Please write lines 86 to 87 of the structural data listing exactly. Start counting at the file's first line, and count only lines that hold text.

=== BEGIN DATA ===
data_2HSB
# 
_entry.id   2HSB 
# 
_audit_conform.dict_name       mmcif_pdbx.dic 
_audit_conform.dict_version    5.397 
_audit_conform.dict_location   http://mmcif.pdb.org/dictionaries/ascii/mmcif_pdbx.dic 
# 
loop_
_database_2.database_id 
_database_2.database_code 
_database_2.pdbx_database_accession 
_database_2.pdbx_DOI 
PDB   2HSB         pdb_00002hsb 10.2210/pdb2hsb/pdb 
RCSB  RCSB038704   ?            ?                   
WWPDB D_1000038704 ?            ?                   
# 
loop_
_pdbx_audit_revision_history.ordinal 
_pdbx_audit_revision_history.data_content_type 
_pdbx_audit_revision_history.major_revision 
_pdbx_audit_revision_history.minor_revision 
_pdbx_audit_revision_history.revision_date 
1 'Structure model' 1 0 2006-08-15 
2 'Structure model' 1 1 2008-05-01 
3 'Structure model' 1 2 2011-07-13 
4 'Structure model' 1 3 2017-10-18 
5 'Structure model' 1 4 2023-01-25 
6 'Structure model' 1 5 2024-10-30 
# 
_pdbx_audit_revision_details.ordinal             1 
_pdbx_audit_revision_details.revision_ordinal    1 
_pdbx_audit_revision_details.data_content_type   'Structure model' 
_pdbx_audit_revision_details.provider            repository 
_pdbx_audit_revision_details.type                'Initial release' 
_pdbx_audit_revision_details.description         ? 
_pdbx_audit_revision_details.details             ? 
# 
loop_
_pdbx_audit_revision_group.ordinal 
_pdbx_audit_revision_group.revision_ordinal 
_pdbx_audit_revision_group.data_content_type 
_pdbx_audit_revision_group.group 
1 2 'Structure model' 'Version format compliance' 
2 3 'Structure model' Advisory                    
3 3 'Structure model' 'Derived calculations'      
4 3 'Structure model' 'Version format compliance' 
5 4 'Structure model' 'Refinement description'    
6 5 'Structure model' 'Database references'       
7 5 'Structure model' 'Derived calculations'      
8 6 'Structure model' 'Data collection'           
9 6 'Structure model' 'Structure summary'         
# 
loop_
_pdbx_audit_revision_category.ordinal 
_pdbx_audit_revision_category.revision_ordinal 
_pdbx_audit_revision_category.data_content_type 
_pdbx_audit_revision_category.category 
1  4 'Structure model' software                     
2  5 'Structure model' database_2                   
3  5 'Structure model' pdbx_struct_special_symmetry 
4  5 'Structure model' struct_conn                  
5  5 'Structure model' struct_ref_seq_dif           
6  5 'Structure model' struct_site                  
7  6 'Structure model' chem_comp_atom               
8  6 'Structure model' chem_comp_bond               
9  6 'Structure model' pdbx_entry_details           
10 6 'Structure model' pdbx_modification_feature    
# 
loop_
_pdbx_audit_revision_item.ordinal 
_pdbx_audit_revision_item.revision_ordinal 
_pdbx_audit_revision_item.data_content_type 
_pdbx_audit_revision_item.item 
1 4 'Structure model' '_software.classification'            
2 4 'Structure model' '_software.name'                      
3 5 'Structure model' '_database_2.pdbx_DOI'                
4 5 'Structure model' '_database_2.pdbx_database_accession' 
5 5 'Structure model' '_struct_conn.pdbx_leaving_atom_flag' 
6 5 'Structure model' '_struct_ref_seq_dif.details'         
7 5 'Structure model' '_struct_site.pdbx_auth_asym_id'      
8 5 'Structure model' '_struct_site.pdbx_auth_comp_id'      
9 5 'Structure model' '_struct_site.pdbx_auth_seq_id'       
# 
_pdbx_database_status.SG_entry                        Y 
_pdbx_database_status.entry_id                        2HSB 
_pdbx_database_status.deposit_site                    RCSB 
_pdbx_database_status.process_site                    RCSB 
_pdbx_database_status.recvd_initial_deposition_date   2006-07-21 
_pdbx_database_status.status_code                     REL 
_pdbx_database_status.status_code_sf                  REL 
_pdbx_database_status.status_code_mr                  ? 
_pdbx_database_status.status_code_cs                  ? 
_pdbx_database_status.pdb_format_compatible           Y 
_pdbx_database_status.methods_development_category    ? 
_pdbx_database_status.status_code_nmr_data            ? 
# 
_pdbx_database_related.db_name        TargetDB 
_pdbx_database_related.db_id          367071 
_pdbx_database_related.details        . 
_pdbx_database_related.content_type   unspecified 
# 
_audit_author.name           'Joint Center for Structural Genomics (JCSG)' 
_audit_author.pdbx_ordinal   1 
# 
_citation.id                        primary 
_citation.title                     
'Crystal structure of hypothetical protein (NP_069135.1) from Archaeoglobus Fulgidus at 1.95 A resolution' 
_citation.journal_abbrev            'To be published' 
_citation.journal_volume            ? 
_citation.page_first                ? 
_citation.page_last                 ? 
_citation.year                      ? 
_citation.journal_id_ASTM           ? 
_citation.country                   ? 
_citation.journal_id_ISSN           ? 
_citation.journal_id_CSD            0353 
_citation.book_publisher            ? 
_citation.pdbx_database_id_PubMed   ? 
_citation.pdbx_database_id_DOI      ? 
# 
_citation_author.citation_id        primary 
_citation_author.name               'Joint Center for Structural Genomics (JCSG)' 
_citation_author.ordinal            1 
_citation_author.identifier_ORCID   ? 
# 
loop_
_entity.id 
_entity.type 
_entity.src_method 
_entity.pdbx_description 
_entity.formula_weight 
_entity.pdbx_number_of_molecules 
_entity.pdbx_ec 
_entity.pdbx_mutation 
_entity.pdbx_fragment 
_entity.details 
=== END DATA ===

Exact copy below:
_pdbx_database_status.entry_id                        2HSB 
_pdbx_database_status.deposit_site                    RCSB 